The snow began to fall harder as we were heading down and soon the rocky landscape was completely blanketed in fresh snow. As we headed back into the tree line the snow turned into a light sleet then ceased all together, much to our relief.
Soon there was no sign that it had snowed at all as we began the descent back into the forest, away from the unforgiving landscapes of Sentinel Pass and down into Larch Valley.
It was just before we reached Larch Valley that we had a not wholly unexpected but still surprising encounter. A giant grizzly bear crossed our path.
The German couple were behind us and I heard a loud gasp. We turned around in time to see a gigantic lumbering grizzly slowly crossing the path only ten-fifteen metres behind us, approximately five or so metres from the Germans.
The girl was terrified but her boyfriend already had the camera out and was taking as many pictures as he possibly could.
I was nervous at first but quickly noted that the bear was not interested in us and was intent on just crossing the trail to head up the wooded mountain on the other side. It was extremely large and slow moving and I was very thankful that he didn’t give us a second look.
I feel very lucky to have seen this beautiful creature in its natural environment. Excitement coursed through me for the rest of the hike.
It seemed much faster descending the switchbacks back down to Moraine Lake than it had been on the way up. And as we got to the bottom, the sun came out and a rainbow brightened the sky in front of us.
Soon we were back at Moraine Lake where we farewelled the Germans and took one more glimpse at the most brilliant lake of blue I have ever seen.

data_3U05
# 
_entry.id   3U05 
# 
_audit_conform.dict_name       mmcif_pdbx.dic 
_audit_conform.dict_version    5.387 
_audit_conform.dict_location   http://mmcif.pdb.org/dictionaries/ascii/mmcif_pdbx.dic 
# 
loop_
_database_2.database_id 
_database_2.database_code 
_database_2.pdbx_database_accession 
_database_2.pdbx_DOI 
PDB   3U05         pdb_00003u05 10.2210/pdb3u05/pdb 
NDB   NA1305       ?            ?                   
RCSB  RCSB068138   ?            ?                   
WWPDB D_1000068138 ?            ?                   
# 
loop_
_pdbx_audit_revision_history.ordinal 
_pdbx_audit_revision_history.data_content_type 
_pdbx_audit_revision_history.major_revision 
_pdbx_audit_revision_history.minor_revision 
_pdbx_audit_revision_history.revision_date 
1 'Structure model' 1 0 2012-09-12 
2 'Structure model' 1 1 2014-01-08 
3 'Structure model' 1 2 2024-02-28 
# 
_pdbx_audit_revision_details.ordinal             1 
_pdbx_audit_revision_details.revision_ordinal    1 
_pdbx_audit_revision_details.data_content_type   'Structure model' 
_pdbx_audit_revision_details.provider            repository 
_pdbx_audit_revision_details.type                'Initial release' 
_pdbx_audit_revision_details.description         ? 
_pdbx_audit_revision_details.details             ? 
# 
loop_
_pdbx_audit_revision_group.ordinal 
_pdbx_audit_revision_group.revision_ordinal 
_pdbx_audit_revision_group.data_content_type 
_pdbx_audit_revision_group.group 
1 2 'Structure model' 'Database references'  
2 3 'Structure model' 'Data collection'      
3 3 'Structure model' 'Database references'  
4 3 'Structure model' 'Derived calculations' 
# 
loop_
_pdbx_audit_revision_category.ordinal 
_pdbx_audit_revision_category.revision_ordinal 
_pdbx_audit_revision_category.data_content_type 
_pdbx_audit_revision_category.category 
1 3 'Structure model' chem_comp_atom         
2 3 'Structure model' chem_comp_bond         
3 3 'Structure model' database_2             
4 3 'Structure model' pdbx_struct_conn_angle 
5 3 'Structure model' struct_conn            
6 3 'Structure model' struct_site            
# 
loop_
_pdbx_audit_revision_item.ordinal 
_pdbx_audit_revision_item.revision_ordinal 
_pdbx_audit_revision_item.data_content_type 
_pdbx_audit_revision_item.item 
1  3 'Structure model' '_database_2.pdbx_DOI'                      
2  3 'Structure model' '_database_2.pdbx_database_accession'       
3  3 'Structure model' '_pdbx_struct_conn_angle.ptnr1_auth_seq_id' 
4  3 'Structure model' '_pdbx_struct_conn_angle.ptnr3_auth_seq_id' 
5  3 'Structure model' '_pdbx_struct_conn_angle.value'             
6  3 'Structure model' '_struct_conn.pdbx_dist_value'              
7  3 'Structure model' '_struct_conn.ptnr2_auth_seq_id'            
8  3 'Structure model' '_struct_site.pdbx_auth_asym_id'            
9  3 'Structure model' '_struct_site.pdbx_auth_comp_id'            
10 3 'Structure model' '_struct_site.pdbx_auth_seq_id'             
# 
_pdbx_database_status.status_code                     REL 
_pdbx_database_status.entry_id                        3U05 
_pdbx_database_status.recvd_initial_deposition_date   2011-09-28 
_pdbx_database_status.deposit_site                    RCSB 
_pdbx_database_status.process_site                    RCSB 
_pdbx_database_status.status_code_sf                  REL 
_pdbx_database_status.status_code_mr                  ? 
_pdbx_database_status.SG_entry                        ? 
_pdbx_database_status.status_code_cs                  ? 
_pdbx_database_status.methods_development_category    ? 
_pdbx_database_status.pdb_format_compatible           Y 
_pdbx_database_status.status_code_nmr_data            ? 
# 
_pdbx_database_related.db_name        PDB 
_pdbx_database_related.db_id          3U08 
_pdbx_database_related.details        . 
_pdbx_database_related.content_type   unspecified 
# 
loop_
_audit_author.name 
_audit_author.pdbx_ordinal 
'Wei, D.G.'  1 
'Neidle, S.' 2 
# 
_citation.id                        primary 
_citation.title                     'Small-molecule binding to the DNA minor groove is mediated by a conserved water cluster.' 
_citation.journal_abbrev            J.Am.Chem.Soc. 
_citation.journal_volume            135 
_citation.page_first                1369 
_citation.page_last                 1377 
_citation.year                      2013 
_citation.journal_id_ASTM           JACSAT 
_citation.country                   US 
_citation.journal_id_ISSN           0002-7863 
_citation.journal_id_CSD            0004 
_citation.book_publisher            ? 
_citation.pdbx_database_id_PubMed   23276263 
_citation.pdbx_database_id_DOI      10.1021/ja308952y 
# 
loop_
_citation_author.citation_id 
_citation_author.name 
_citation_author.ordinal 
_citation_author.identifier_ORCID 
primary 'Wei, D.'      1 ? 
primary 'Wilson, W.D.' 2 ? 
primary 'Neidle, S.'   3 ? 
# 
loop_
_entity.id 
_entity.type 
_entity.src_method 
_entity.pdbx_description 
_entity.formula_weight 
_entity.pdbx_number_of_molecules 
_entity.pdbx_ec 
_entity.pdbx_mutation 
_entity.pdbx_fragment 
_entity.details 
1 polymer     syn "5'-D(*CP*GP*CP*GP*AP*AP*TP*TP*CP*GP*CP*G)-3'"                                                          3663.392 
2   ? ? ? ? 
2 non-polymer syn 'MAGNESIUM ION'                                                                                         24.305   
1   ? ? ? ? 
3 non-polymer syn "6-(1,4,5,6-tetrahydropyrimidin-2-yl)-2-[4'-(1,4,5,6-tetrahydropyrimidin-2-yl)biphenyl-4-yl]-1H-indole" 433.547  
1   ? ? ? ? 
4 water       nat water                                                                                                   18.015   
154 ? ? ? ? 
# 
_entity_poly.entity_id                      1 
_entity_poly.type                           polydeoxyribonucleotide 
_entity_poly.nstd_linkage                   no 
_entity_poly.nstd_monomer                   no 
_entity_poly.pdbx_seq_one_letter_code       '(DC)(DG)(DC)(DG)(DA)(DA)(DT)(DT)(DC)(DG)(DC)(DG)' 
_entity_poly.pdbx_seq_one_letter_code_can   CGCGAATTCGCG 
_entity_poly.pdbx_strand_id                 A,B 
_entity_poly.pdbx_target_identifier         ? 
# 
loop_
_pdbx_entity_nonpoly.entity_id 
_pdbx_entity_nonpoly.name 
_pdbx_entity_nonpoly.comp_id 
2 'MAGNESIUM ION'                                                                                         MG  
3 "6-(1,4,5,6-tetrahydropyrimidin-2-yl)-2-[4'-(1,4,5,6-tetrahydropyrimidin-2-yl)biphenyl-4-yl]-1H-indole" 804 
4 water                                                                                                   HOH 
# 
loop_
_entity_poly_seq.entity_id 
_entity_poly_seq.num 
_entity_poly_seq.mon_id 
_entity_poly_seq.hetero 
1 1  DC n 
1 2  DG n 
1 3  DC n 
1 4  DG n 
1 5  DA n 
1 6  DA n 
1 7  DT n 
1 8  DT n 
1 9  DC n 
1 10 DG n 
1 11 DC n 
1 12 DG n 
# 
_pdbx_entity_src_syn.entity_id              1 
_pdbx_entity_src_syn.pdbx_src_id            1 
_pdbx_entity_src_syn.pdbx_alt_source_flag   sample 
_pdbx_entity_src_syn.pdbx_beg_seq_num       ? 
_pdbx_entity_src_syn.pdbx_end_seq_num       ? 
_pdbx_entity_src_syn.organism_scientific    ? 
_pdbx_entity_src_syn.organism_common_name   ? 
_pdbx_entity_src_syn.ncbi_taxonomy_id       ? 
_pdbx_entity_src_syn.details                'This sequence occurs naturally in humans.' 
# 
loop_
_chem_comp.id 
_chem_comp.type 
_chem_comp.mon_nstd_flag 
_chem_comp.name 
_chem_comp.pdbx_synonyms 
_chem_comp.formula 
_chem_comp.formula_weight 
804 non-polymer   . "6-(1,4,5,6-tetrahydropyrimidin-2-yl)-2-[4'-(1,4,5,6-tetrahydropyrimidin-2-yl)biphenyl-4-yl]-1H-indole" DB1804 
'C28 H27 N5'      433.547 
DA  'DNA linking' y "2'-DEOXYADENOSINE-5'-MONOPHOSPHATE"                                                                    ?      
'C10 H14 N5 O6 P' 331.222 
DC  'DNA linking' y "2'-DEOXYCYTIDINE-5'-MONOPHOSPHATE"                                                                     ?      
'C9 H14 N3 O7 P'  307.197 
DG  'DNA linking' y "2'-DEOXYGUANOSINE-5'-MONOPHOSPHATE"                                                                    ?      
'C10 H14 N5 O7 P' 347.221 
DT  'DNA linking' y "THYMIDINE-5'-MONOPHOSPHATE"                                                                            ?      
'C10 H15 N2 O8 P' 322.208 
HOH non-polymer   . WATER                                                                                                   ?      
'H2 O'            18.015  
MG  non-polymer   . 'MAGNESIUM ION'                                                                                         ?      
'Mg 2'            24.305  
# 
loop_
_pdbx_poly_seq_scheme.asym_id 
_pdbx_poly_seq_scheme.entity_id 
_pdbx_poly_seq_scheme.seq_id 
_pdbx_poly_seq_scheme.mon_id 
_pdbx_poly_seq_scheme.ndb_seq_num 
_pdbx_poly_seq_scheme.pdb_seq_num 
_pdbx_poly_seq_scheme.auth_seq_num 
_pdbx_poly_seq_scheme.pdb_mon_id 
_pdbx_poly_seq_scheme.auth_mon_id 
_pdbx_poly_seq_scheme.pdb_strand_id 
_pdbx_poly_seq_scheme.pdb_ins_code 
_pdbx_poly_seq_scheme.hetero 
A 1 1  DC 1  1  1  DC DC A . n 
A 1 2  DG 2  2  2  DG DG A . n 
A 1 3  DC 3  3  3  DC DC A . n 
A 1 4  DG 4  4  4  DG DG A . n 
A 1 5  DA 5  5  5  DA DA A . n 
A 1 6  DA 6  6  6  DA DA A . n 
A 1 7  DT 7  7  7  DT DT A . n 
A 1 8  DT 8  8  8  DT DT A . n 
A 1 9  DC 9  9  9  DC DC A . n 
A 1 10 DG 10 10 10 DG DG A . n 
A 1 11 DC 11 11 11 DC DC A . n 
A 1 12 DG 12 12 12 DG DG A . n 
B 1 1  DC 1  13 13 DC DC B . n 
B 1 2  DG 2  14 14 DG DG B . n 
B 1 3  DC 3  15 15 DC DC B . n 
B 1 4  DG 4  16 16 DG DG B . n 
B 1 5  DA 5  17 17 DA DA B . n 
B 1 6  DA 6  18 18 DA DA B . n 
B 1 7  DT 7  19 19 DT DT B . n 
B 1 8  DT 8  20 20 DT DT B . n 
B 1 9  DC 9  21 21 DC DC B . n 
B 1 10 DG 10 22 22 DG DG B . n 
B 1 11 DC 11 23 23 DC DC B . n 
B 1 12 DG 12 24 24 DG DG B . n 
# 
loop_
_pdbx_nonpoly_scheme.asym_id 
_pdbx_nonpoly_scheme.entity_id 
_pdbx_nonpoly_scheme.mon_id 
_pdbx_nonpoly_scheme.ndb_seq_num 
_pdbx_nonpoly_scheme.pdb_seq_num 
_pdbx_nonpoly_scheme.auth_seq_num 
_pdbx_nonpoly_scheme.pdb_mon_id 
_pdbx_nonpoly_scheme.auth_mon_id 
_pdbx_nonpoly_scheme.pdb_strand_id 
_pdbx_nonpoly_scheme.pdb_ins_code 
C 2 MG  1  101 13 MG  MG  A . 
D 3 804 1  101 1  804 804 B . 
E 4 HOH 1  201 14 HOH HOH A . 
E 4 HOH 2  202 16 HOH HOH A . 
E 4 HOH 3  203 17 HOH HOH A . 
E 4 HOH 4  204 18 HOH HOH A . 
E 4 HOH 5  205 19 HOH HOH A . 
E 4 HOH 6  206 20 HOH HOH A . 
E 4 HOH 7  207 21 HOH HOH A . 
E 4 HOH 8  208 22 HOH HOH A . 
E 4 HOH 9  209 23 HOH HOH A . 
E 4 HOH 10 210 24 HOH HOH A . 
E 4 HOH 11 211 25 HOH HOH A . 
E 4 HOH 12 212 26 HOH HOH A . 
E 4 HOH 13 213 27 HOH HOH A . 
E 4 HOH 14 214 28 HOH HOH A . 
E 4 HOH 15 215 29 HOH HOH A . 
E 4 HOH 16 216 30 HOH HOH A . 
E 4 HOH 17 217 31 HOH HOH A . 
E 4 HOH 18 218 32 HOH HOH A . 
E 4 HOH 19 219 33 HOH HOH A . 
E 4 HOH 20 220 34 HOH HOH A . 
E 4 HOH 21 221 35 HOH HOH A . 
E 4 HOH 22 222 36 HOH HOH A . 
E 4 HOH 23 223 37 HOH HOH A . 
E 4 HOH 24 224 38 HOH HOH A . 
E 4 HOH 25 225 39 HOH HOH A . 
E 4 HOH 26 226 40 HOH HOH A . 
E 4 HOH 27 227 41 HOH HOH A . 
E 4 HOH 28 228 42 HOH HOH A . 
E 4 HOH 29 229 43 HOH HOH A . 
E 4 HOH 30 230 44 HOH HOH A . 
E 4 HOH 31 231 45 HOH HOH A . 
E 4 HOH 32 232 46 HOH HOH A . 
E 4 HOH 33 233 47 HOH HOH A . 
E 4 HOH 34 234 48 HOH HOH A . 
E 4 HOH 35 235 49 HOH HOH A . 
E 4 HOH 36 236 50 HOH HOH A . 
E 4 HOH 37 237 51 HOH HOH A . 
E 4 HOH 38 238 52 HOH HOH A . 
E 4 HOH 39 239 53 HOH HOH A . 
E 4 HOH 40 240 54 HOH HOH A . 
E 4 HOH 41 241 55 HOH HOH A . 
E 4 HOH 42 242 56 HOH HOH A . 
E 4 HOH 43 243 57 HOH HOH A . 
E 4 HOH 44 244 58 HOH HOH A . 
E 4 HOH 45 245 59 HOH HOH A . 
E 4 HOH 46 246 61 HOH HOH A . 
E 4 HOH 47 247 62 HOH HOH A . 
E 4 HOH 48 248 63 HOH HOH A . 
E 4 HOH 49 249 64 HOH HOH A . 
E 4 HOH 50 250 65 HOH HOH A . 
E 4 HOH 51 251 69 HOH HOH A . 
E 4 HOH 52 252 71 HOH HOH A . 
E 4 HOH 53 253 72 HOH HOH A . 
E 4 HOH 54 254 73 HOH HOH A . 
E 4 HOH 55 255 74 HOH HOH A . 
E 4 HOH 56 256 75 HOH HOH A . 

Hiking through Larch Valley and up to Sentinel Pass was one of my favourite experiences in the Rockies, and I have had many. A bear, some magical golden trees, snow and one of the world’s most beautiful lakes definitely makes for a great hike.
In my opinion it is definitely the best fall hike in Banff National Park, if not the whole of the Canadian Rockies, to see the larches alone. Something truly special.
How to Hike Larch Valley and Sentinel Pass
Getting to the Larch Valley and Sentinel Pass Trail
To reach the Larch Valley and Sentinel Pass trailhead, drive to the Moraine Lake carpark, 12 km from Lake Louise Village, then it is a few minutes walk along the lake shore. Unfortunately there is no shuttle or public transport to Moraine Lake.
Length of the Larch Valley and Sentinel Pass Trail
7.5 miles/12 km return to the top of Sentinel Pass
Elevation Gain of the Larch Valley and Sentinel Pass Trail
2400 feet/730 metres
Difficulty of the Larch Valley and Sentinel Pass Trail
I would rate it as Intermediate. Not too steep but still a lot of uphill with some being on exposed and rocky terrain.
Tip for Hiking the Larch Valley and Sentinel Pass Trail
The larches in Larch Valley start turning yellow in the first couple of weeks of September each year.
Have you hiked the trail to Larch Valley and Sentinel Pass in fall? Do you agree that it is the best fall hike in Banff National Park?
If you liked this post, check out some of my other Canada content:
- How I Traveled Through Canada on $30 Per Day
- Crypt Lake Hike: One of the Best Hikes in Canada
- Life in Field, BC: The Best Mountain Town in the Canadian Rockies
- How to Spend a Weekend in Revelstoke, Canada
- The Sunshine Coast, BC: Canada’s Most Underrated Destination?
- Revisiting Victoria: Canada’s English Themed City
- What to do in Summer on Denman Island, Canada
- Hiking Through the Mountains to Stunning Garibaldi Lake
- Why you Should Visit Vancouver in the Fall